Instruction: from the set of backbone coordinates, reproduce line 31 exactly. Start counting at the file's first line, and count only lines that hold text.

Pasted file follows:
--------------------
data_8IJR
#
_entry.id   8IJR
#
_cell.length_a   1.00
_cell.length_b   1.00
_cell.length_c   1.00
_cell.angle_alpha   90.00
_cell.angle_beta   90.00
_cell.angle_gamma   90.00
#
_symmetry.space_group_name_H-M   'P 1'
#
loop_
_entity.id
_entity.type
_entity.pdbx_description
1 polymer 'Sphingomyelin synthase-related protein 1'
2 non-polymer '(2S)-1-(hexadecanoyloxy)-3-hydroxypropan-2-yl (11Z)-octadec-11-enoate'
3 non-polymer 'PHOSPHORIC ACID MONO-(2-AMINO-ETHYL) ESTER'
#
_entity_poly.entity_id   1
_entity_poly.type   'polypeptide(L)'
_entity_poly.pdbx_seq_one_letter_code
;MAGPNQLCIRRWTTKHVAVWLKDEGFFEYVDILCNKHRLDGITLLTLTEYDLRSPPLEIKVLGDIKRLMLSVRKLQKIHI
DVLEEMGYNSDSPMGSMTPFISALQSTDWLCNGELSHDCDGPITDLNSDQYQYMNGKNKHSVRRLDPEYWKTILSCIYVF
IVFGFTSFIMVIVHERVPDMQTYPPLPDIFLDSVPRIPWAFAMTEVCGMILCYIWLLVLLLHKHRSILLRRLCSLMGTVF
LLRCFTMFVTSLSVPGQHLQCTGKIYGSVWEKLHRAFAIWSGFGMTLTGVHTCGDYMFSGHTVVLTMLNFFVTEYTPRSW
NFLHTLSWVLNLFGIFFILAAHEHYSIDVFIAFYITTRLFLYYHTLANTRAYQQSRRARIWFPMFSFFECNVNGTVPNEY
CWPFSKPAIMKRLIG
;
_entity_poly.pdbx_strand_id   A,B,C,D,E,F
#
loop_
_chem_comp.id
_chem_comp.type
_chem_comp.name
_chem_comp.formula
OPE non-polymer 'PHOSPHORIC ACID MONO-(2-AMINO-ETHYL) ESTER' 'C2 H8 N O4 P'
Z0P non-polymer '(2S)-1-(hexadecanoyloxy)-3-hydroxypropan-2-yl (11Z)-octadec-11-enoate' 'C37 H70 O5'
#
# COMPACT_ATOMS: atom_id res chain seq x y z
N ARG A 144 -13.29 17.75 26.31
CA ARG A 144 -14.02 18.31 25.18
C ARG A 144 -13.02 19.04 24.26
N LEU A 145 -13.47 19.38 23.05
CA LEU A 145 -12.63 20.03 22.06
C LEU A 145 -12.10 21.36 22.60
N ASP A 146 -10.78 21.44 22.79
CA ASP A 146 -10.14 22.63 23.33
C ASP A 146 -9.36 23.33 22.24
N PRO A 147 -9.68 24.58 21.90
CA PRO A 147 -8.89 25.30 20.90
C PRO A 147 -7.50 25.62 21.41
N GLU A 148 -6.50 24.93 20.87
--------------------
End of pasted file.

;